While most of us survived the tough days of cash crunch during demonetisation using our plastic cards and digital wallets, the ones who suffered the most were the informal sector workers who accept most of their payments in cash. Without a basic savings account in the bank, most of them use the piggy bank approach to savings which often lands them in sticky situations where their money lies idle, also losing its value over time due to inflation.
For most individuals who employ domestic help at their homes, helping them in times of need rarely goes beyond paying salaries in advance, lending money in times of need or paying their children’s school fees.
Taking the lead
While such acts are commendable, Mumbai residents Priya Nair-Malviya and Garima Devrani have gone a step further to truly transform the lives of people they employ at their homes.
Consider the precarious financial situation of Sangeeta Jadhav, who has been employed with Malviya for over 15 years. Jadhav’s goal of educating her daughter prompted Malviya to recommend buying a traditional money-back life insurance policy entailing an annual premium of Rs 12,000. “She was very keen that her children should study. Her youngest child is a girl. I thought the corpus will come in handy when she passes her 10th standard exams. Last year, she received one moneyback payout, which we advised her to invest in a fixed deposit. We are also encouraging her to buy a house by obtaining a loan,” says Malviya. Malviya, who runs her business of baking cakes and pastries from home, has now inducted Jadhav into this business to help her enhance her income.
Oral and maxillofacial surgeon Dr Garima Devrani has made educating her employees on the benefits of financial literacy her mission. She has ensured that all her employees are covered under the Pradhan Mantri Jeevan Jyoti BimaYojana (PMJJBY), she is also funding her driver’s health insurance premium. “I have advised them to pay premiums even if they switch to another employer,” she explains. She has also helped her domestic help, 30-yearold Vanita Patil, open an account under Sukanya Samriddhi Yojana and invest towards her daughter’s education. Dr Devrani has paid the initial deposit and gets her to invest at least a month’s salary in this account every year. “Often, they are reluctant to visit bank branches and approach officials. Helping them open bank accounts is a responsibility that employers should take on,” reckons Devrani.
Towards a financially inclusive society
To start with, you can help them with documentation to open bank accounts. It will also help them obtain loans from banks rather than borrowing from money-lenders at an exorbitant rate of interest.
Getting them enrolled under PMJJBY and Pradhan Mantri Suraksha Bima Yojana (PMSBY) and paying the nominal premiums (Rs 330 and Rs 12 respectively) every year will ensure that they are insured against risks to life. Often, individuals in the economically weaker sections see their savings get wiped out due to illnesses in family. While a government-supported health scheme on the lines of PMJJBY and PMSBY is yet to be rolled out, you can opt for health insurance policies from general insurers. “Being a doctor, I understand the importance of health insurance. For a small amount, you can insulate your employees against medical emergencies. For an annual premium of Rs 3,000, I have purchased a health cover of Rs 1 lakh for my driver,” she suggests. Likewise, facilitating opening of accounts under Sukanya Samriddhi Yojana and Atal Pension Yojana can secure your household help’s retirement and their children’s future. Government-backed schemes are not the only options available, you can explore the alternatives offered by private players as well.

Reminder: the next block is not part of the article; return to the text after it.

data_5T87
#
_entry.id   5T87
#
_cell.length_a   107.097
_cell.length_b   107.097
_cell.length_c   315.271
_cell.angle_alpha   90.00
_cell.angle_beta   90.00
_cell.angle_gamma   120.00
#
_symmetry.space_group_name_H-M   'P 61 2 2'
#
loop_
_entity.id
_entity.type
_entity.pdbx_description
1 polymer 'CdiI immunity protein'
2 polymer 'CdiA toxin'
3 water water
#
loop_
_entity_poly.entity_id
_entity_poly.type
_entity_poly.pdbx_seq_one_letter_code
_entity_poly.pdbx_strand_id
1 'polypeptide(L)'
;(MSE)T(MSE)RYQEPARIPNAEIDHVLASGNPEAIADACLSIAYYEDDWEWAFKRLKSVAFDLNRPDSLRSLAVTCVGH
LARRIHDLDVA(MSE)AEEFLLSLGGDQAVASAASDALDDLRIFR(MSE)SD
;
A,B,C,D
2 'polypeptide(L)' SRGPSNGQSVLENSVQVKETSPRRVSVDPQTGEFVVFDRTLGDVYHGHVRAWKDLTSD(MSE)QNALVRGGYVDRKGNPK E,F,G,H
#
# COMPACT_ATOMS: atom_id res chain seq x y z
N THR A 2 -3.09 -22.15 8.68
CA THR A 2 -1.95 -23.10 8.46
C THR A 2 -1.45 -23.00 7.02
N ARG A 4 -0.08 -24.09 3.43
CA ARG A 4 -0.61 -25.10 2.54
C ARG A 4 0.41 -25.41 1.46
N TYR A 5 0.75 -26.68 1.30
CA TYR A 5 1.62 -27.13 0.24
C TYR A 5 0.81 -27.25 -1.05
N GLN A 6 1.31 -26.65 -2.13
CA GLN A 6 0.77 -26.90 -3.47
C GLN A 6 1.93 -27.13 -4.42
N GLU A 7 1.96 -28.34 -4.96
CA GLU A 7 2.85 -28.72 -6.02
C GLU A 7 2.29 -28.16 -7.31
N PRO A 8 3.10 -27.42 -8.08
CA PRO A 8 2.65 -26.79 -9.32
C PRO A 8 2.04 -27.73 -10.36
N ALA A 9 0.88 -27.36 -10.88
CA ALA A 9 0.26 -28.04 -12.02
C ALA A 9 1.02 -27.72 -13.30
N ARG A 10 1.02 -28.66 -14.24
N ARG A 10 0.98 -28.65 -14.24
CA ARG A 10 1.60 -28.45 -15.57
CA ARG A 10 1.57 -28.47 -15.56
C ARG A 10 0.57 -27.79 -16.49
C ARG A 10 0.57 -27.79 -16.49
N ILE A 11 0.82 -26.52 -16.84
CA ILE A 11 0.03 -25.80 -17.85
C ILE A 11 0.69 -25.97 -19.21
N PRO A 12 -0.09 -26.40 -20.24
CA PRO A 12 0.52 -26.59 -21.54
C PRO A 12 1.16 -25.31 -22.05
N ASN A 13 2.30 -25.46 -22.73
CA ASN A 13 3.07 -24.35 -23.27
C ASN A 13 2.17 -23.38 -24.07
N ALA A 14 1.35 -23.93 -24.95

“During occasions like Diwali, you can offer to direct the bonus into a fixed deposit rather than handing out cash,” suggests financial planner Pankaj Mathpal, CEO, Optima Money Managers. “Some employers, though well-meaning, end up getting their domestic help or drivers to invest in equity mutual funds through SIPs,” says Mathpal. While it helps create wealth over the long-term, you must realise that individuals in the economically weaker sections may not have the capacity to take risks and stomach volatility in the near term. “Educating them about financial products is something that every employer should aim to do,” says Mathpal.
Philanthropy apart, these actions could prove to be beneficial for you too. In a space where the attrition rate is high, your support could help you earn your employees’ loyalty and long-term commitment. This is your chance to push your helpers up in the socio-economic ladder. Money does not discriminate. When it comes to money, the only real divide is just whether you have it or not.